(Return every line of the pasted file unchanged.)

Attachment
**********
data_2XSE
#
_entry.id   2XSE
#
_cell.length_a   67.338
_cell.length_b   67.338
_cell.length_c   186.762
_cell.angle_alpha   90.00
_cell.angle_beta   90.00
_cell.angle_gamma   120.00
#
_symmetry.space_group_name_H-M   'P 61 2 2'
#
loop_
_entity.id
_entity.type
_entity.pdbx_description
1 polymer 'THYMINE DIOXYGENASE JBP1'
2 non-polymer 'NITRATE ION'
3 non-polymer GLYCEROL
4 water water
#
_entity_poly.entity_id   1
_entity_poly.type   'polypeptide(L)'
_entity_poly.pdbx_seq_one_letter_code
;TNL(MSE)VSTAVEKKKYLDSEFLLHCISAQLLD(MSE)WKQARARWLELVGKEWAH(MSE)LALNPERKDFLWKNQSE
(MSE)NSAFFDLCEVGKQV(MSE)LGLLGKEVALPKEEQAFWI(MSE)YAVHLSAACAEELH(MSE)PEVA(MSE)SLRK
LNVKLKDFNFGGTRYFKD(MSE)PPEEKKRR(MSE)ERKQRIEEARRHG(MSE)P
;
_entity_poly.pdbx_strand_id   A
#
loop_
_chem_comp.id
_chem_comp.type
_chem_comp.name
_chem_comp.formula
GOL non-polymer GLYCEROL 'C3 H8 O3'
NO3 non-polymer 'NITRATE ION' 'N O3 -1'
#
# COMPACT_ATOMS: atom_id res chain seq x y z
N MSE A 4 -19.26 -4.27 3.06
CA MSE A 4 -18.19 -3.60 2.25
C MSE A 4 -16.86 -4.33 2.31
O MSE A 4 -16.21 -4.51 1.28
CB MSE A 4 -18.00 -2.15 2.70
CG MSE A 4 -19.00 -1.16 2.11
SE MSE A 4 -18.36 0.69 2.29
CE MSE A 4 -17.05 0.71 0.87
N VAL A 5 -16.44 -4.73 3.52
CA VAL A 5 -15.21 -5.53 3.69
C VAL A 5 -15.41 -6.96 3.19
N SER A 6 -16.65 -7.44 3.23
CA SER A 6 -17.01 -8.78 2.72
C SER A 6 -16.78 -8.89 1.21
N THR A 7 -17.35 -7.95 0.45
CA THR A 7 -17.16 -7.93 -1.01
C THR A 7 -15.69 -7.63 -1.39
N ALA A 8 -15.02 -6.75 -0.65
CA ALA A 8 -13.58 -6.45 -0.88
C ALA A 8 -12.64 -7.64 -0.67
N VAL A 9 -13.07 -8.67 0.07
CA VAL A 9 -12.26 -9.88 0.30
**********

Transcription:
data_2XSE
#
_entry.id   2XSE
#
_cell.length_a   67.338
_cell.length_b   67.338
_cell.length_c   186.762
_cell.angle_alpha   90.00
_cell.angle_beta   90.00
_cell.angle_gamma   120.00
#
_symmetry.space_group_name_H-M   'P 61 2 2'
#
loop_
_entity.id
_entity.type
_entity.pdbx_description
1 polymer 'THYMINE DIOXYGENASE JBP1'
2 non-polymer 'NITRATE ION'
3 non-polymer GLYCEROL
4 water water
#
_entity_poly.entity_id   1
_entity_poly.type   'polypeptide(L)'
_entity_poly.pdbx_seq_one_letter_code
;TNL(MSE)VSTAVEKKKYLDSEFLLHCISAQLLD(MSE)WKQARARWLELVGKEWAH(MSE)LALNPERKDFLWKNQSE
(MSE)NSAFFDLCEVGKQV(MSE)LGLLGKEVALPKEEQAFWI(MSE)YAVHLSAACAEELH(MSE)PEVA(MSE)SLRK
LNVKLKDFNFGGTRYFKD(MSE)PPEEKKRR(MSE)ERKQRIEEARRHG(MSE)P
;
_entity_poly.pdbx_strand_id   A
#
loop_
_chem_comp.id
_chem_comp.type
_chem_comp.name
_chem_comp.formula
GOL non-polymer GLYCEROL 'C3 H8 O3'
NO3 non-polymer 'NITRATE ION' 'N O3 -1'
#
# COMPACT_ATOMS: atom_id res chain seq x y z
N MSE A 4 -19.26 -4.27 3.06
CA MSE A 4 -18.19 -3.60 2.25
C MSE A 4 -16.86 -4.33 2.31
O MSE A 4 -16.21 -4.51 1.28
CB MSE A 4 -18.00 -2.15 2.70
CG MSE A 4 -19.00 -1.16 2.11
SE MSE A 4 -18.36 0.69 2.29
CE MSE A 4 -17.05 0.71 0.87
N VAL A 5 -16.44 -4.73 3.52
CA VAL A 5 -15.21 -5.53 3.69
C VAL A 5 -15.41 -6.96 3.19
N SER A 6 -16.65 -7.44 3.23
CA SER A 6 -17.01 -8.78 2.72
C SER A 6 -16.78 -8.89 1.21
N THR A 7 -17.35 -7.95 0.45
CA THR A 7 -17.16 -7.93 -1.01
C THR A 7 -15.69 -7.63 -1.39
N ALA A 8 -15.02 -6.75 -0.65
CA ALA A 8 -13.58 -6.45 -0.88
C ALA A 8 -12.64 -7.64 -0.67
N VAL A 9 -13.07 -8.67 0.07
CA VAL A 9 -12.26 -9.88 0.30